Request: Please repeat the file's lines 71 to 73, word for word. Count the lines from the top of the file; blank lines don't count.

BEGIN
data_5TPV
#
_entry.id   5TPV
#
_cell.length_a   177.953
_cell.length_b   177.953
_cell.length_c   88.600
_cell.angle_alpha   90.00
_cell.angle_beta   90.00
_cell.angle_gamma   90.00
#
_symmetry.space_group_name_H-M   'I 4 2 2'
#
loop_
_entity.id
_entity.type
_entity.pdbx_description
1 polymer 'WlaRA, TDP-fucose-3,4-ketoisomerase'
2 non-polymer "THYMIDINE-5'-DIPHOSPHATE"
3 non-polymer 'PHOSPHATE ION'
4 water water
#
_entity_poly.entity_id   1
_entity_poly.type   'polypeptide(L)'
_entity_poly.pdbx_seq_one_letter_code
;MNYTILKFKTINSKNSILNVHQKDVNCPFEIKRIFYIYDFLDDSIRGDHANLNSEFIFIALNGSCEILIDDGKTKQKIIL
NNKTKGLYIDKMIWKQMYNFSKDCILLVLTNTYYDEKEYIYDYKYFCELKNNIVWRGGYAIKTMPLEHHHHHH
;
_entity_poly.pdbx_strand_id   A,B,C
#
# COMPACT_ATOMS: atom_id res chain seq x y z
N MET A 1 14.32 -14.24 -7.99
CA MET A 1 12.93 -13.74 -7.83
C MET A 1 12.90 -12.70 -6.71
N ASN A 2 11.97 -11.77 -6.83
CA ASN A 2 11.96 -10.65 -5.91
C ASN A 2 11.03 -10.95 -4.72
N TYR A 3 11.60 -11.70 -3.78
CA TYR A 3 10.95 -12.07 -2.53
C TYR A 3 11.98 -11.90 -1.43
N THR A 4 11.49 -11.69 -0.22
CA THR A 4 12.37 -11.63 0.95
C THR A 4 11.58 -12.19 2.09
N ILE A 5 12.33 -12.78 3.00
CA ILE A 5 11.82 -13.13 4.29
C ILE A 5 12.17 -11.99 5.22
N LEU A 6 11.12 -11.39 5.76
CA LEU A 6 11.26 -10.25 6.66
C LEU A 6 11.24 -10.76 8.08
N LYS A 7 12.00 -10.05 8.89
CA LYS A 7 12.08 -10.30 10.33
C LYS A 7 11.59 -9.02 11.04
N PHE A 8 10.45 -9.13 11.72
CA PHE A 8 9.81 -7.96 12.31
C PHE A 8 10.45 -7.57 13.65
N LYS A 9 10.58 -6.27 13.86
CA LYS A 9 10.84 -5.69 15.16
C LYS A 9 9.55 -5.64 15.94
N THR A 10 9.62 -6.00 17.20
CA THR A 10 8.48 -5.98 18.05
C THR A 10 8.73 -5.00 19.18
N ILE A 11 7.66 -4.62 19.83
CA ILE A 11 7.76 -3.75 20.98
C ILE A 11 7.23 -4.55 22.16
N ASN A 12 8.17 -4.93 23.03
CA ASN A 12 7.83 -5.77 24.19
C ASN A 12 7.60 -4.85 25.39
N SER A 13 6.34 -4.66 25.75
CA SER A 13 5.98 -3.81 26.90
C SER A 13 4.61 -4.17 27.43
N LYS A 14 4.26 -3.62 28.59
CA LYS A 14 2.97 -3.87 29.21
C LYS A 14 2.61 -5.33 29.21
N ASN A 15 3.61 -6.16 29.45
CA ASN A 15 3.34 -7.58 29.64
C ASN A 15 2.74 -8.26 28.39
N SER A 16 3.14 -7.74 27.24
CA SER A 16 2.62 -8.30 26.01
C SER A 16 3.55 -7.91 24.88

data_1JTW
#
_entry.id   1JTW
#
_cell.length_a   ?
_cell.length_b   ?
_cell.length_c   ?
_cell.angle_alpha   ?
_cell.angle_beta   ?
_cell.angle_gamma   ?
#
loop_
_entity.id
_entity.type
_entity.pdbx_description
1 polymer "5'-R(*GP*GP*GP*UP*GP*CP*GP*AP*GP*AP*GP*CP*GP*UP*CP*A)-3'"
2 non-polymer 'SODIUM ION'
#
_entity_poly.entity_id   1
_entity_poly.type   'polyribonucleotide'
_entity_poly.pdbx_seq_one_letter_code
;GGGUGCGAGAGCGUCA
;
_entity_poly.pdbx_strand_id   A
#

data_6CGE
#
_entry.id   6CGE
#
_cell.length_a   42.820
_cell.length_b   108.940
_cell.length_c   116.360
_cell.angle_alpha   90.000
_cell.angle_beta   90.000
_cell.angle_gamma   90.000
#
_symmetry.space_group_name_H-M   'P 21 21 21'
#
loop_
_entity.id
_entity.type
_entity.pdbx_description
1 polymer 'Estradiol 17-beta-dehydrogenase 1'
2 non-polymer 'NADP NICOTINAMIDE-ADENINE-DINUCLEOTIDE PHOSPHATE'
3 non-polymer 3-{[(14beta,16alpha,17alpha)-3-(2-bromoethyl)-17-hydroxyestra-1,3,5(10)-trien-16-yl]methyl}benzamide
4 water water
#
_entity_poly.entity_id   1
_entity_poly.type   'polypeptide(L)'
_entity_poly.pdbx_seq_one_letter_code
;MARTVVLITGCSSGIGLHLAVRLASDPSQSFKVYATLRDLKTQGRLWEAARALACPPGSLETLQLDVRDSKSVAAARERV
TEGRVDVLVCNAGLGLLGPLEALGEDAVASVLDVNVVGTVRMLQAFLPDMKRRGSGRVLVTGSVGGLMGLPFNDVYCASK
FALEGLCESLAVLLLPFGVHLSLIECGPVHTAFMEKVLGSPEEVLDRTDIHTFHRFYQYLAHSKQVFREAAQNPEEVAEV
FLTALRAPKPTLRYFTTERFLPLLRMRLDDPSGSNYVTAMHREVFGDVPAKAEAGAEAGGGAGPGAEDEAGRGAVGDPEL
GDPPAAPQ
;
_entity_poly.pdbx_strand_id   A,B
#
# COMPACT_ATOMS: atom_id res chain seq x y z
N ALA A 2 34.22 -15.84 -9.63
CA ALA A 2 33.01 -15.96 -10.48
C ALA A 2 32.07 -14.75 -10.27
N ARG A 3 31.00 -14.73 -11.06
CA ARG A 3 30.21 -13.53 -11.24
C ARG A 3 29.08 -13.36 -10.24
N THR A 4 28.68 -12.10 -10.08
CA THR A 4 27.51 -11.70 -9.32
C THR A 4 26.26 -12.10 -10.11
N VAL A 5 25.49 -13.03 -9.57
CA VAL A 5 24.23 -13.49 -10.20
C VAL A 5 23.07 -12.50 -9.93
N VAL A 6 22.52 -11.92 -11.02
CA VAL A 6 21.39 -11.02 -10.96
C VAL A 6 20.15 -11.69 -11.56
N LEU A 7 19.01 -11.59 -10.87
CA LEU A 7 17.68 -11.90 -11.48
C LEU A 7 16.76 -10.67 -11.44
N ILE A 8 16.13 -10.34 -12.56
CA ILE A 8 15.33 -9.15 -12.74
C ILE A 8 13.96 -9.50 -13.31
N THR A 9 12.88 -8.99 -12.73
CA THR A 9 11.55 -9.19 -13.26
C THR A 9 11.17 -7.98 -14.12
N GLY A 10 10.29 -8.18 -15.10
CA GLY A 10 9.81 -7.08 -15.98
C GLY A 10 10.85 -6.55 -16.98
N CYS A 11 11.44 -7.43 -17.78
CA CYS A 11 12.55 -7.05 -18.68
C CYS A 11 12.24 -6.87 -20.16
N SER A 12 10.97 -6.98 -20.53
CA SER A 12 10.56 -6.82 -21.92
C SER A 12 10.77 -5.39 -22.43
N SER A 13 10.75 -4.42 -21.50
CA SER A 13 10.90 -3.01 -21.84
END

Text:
N LYS A 14 4.26 -3.62 28.59
CA LYS A 14 2.97 -3.87 29.21
C LYS A 14 2.61 -5.33 29.21